A small army of Nepali tech geeks engineered a way to collect six terabyte of data in three months from 11 districts.
“We trained about 1,700 Nepali engineers on mobile data collection technology and deployed to 11 districts, collected 6.6 million photos of 750,000 houses and 3.6 million people just in about90 days,” says Nama Budhathoki, 47, founder of Kathmandu Living Labs (KLL).
After finishing his PhD in 2010, from University of Illinois at Urbana Champaign in crowd-sourced mapping and open data, Budhathoki decided to return Nepal in 2011 and immediately started mapping Kathmandu’s streets. He then founded KLL in 2013 and continued to expand the mapping work. KLL now has 15 full-time software engineers and civic technology experts, all Nepalis educated and trained in Nepal.
Then came the big earthquake in April 2015.
Immediately after the tragedy, Nama’s team set to work. KLL did a massive crowdsourcing to map damaged communities. Within the first 48 hours, more than 1,500 people from around the world had contributed to the project. Eventually, more than 8,000 volunteers participated in mapping Nepal’s earthquake hit districts.
The Nepal Army used the information provided by KLL to identify houses, people and communities that needed immediate attention. In a speech at Harvard University, Gaurav Shumsher Rana, then Army Chief of Staff, told, “crowd sourced data was used extensively and provided a new dimension to planning and direction of rescue and relief operations.” He credits KLL for providing data on victims’ needs and helped obtain high-resolution satellite map of earthquake hit districts, starting from the very next day of the big earthquake.
KLL trained the engineers on technology for two days and the first batch of 127 of them was deployed to Dolakha in the first week of January 2016. The engineers were provided a tablet each and they used Housing Reconstruction Data (HRD Collect), an application, to get GPS location of houses, photos of damaged houses and the detailed socio-demographic information of each household. Then that information is directly uploaded to the Government Integrated Data Center at Singha Durbar. In areas with low Internet service, only text information would upload, and photos with bigger size would upload once better connection is found. The engineers went paperless.
It took more than three months for the KLL team to develop the system. Budhathoki says, “Many people think it is just a data collection app but developing a system to handle such a massive volume of data involves several technical challenges. We had to improve the application and fine tune the system on the go.”
The first set of data came to the server from Dolakha on January 10, 2016. Budhathoki’s team cheered and hugged.
All 1,700 engineers were deployed to 11 districts, except for Kathmandu, Lalitpur and Bhaktapur, by mid-February 2016.With over 6 terabyte of data collected so far, Budhathoki thinks that this is the biggest ever mobile data collection in the world in such a short time. The Central Bureau of Statistics (CBS) managed the overall project with the help from Health Research and Social Development Forum (HERD) to recruit the engineers and UNOPs on logistics support.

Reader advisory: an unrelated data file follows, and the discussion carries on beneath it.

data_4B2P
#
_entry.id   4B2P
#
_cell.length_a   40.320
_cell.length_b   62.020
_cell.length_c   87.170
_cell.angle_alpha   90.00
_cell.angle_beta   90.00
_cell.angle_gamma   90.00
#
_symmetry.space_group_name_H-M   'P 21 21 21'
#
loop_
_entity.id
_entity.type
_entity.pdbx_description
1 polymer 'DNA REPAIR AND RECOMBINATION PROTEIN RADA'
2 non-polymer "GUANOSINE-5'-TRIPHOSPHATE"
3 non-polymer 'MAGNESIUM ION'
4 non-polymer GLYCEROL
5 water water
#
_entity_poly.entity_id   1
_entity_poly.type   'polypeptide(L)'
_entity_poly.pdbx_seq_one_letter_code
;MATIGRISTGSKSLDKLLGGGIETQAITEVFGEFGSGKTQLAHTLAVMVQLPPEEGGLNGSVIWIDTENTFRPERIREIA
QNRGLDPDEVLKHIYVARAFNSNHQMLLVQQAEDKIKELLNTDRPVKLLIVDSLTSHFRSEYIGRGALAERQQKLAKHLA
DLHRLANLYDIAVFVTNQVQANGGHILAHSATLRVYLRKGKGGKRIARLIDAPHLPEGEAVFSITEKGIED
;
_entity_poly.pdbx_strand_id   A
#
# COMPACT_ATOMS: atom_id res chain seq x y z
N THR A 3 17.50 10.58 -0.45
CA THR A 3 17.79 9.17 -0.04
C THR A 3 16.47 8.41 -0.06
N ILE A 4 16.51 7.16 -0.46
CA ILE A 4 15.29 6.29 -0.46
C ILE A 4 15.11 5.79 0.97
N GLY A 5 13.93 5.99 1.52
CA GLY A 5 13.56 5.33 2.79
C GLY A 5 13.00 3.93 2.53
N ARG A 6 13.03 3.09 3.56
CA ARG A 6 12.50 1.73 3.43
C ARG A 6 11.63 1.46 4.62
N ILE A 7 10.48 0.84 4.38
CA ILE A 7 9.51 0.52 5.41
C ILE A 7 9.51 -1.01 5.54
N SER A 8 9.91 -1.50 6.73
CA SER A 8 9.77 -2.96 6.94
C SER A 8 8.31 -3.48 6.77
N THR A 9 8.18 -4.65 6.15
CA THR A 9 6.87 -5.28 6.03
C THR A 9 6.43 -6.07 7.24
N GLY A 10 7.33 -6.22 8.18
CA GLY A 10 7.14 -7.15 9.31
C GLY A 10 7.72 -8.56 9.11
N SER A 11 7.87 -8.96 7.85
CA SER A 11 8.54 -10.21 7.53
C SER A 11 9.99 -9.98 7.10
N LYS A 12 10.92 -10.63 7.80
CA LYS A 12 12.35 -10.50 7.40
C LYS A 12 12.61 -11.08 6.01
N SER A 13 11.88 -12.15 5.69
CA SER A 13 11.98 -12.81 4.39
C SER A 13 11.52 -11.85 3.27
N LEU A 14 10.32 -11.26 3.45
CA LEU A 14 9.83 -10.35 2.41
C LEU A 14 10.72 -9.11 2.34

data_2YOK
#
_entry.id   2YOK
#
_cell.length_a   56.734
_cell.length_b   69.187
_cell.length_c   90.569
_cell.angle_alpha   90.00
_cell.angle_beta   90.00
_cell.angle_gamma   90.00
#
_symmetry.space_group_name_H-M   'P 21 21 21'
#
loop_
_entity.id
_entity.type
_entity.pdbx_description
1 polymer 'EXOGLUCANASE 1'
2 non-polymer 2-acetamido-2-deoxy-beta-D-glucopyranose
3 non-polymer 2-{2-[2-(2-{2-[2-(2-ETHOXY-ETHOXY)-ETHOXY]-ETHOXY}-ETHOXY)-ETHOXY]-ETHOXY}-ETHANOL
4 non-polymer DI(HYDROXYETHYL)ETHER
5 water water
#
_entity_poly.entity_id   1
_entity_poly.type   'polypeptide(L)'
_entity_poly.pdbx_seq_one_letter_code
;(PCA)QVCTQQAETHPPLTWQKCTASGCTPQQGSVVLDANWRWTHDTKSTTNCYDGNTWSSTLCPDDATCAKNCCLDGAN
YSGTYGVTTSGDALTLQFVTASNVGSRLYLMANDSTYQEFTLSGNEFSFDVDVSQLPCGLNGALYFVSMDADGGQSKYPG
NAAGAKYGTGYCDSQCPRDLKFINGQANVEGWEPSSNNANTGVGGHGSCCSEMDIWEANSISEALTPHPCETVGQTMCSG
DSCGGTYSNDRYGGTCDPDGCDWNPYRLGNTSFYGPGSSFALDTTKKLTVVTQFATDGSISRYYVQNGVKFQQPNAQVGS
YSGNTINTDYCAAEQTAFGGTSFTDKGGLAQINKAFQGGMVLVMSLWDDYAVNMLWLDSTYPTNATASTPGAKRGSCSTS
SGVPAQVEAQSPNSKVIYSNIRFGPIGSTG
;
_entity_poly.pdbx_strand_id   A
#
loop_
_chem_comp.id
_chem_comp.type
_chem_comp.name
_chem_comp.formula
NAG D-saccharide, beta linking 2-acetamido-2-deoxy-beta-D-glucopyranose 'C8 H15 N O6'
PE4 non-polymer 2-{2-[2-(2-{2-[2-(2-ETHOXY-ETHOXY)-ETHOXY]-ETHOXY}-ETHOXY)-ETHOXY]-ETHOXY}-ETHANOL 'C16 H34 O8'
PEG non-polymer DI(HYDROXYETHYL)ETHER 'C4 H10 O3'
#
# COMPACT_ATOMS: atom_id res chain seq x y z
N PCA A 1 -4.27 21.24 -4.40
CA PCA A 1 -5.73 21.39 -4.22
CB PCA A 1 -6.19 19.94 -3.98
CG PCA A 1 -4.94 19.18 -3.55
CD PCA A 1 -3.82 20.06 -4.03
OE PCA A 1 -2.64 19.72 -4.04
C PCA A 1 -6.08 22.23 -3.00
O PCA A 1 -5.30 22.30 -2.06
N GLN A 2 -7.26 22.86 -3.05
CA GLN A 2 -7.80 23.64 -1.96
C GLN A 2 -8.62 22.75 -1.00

Every engineer was paired up with a local social mobilizer in the process of collecting data. They had to reach each household in order to get GPS location, photo and other details of damaged houses. The KLL developed system also allowed the team in Kathmandu to monitor overall progress of the works as well as each engineer by the day in near real-time.
KLL’s office in Kathmandu had 10 people, working two shifts, from 6am to 10pm, to support the engineers on the ground on technical issues.
The data collection is now complete.
Sushil Gyawali, CEO of the National Reconstruction Authority (NRA), says that KLL was instrumental in developing and processing the data from the ground. “This shows Nepalis are also equally competent in carrying out complex and big technological operations in a very short time,” Gyawali said.
Budhathoki says their work is driven more by passion and zeal to contribute in building a solid foundation for a data-driven development. He proudly says that an all-Nepali team carried out the work for the project and feels proud of the whole technical team, along with IP Bastola and Dipesh Raj Sharma, who made outstanding contributions.
“This is an example of how government and non-government actors can work together and make otherwise impossible mission possible. This sends a powerful message to the world that we can carry out the best works here in Nepal,” Budhathoki says.
Budhathoki’s team had done a small-scale survey in Bharatpur, in collaboration with National Society for Earthquake Technology (NSET), of 10,000 houses. “In principle, we had the clarity, but the team had never done the work in this massive scale.”
He believes this information could set the foundation for data-driven development in 11 districts hit hard by earthquake. The National Reconstruction Authority (NRA) is using the information only for its immediate need. The government can overlay roads, schools, businesses and communities in the existing data for informed decision in future.
Budhathoki feels this is the best time to innovate, excite communities and make effective use of technologies.